> of a "new working copy" might help people who would like to get
> involved at different stages (e.g. me, and I bet a bunch of others
> are also interested).

Sure. But I'm hoping/planning to just do that steps in trunk. I've
been trying to put as much of my thoughts into wc-ng-design as
possible for others to follow, and will continue to do that. (there
are probably some half-thoughts that I could still add to that file,
now that I think about it)

> For example, as I already pointed out we *need* to make the new
> working copy smarter about tree conflicts. If we don't do that
> eventually, we totally lose, and can scrap this whole project, and
> spend our time on a different version control system, IMHO.

Heh. I've heard that one before. :-P

> This is really important to me.

Yup! And so I hope that you'll be able to advise/help on the design
and/or coding. I'd definitely like to understand a bit more of the
tree conflict issue to ensure that enough data to support it is
recorded in the new storage subsystem.

> Since you're currently putting more brain power into this than anyone
> else here, could you identify and describe some of the subtasks you're
> currently seeing which might warrant their own feature branches, if any?

Well, no... not really :-P Once I have the new storage subsystem,
then everything gets rewritten on top of that. All the editors, the
various query systems, the mutation mechanisms, etc. In what order?
Dunno. Are they divisible tasks? Hope so. What are they? Beats me.

In short, I dunno either. But I don't need the answer today, so I'm
not worrying about it yet. Maybe when I *do* need it, it will have
percolated long enough in the back of my head that I'll have an

On Mon, Aug 18, 2008 at 1:30 AM, Daniel Shahaf <d.s_at_daniel.shahaf.name> wrote:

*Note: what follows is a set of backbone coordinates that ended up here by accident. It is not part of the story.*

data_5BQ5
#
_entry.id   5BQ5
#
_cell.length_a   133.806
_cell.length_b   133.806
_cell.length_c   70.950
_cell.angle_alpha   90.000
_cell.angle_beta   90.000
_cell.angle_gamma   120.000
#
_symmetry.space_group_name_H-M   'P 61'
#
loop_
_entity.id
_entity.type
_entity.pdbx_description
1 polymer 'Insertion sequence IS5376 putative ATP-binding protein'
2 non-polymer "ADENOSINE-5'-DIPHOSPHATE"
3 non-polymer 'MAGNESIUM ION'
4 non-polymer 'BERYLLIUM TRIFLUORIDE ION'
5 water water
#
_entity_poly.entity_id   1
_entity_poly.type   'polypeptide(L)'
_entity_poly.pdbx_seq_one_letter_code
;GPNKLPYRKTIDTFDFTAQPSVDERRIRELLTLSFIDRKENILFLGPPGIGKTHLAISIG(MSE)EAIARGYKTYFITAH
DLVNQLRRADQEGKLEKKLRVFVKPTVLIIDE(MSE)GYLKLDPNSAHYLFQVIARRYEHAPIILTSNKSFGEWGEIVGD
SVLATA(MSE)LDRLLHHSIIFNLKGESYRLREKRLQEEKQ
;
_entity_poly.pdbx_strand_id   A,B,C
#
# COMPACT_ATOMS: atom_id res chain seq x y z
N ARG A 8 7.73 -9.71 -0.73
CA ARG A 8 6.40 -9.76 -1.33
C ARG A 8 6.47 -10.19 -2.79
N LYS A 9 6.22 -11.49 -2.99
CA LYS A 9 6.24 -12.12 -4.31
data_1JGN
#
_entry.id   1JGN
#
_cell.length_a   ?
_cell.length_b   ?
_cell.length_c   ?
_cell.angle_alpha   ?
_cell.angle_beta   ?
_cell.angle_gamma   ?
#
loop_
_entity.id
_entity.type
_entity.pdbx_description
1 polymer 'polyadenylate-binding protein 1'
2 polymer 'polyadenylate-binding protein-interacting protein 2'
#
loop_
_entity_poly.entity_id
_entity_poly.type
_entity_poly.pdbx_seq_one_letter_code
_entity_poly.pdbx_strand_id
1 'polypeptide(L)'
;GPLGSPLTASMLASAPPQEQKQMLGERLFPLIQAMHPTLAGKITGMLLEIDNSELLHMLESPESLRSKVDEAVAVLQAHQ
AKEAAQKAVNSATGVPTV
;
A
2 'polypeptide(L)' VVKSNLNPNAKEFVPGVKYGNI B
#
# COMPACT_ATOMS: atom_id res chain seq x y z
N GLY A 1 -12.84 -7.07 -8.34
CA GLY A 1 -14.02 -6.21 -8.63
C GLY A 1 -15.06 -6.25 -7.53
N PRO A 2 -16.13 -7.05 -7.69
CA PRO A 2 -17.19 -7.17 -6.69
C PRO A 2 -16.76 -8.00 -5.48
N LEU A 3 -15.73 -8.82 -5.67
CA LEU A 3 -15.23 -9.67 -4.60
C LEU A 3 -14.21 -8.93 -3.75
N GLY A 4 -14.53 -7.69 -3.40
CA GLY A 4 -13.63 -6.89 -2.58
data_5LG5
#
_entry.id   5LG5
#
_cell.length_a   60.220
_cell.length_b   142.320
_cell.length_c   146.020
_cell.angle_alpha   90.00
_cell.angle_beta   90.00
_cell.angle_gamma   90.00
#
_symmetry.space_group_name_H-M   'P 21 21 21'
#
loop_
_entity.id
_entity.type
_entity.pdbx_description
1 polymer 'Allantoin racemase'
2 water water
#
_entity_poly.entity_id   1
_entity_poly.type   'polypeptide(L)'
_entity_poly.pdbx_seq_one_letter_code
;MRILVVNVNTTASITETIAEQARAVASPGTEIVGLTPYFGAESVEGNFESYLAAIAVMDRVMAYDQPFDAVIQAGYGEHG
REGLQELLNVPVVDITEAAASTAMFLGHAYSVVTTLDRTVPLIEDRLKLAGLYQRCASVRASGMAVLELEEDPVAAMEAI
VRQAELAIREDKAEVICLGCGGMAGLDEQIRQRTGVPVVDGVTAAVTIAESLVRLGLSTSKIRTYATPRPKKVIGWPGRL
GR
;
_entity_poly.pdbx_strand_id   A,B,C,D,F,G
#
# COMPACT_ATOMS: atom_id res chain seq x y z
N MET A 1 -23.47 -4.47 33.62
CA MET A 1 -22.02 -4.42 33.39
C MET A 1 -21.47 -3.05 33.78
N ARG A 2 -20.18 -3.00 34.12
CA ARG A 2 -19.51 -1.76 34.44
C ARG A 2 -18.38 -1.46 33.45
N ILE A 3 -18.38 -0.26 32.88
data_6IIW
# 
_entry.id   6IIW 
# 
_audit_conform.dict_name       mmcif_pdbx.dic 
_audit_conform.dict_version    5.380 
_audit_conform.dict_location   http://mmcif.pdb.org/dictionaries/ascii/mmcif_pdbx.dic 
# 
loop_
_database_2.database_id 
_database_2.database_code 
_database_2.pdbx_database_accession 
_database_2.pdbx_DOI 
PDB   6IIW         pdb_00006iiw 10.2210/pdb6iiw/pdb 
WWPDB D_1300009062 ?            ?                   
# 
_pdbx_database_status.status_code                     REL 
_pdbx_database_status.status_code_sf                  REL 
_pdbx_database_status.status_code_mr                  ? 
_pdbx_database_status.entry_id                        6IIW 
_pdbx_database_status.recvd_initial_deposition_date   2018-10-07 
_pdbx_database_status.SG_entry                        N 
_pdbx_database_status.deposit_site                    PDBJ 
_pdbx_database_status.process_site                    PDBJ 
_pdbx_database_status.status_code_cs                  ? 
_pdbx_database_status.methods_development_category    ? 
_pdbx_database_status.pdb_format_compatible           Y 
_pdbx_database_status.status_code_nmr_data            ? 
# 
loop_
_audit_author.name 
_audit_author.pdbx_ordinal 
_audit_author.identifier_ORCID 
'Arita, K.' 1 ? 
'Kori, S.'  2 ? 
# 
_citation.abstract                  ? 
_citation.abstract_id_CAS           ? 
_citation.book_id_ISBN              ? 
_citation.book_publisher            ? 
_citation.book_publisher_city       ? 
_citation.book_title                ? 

> d) It will allow us to work on wc-ng without automatically including it
> (in whatever shape it is then) in the next release.

I'm with Branko: not to worried about this.

The big question is whether this goes into 1.6 or not. On the roadmap,
I see there is a hope to release 1.6 at the end of the year. I'm
hoping to be done in time for that. But that's pretty aggressive. So
the next question becomes: hold 1.6, or just include some dead code in
1.6? At some point, there will be a "no turning back" commit that puts
the WC onto its new track. We'll have to discuss/judge at that point.
*That* commit may start a branch so that it can route around a 1.6

> e) It gives us a name (the branch's name) we can refer to when people
> ask "Why haven't you written $feature yet?" :)

"We are. It's happening in trunk."

I'll close with one more comment, and this is also one of the largest
reasons that I am trying to do this work on trunk. The merge work was
initially done on a branch. A *lot* of work was done, and it became
hell to merge (haha) onto trunk. That merge also happened *way* too
late (IMO). Personally, I think the branch approach for the merge
work, and the delays in merging it, was a terrible, *terrible*
disservice to svn. The time gap between 1.4 and 1.5 was (again, imo)
awful. I was on the sidelines, so there were only so many rocks I
could throw, but I *really* don't want to see something like that
happen again. I fear another two year release cycle. This isn't just
some feature, but a deep and complete rewrite of a core/critical piece
of svn. I'm actually thinking that making all active developers deal
with it (tho I'll try to minimize, of course) may be the right


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Received on 2008-08-18 15:00:35 CEST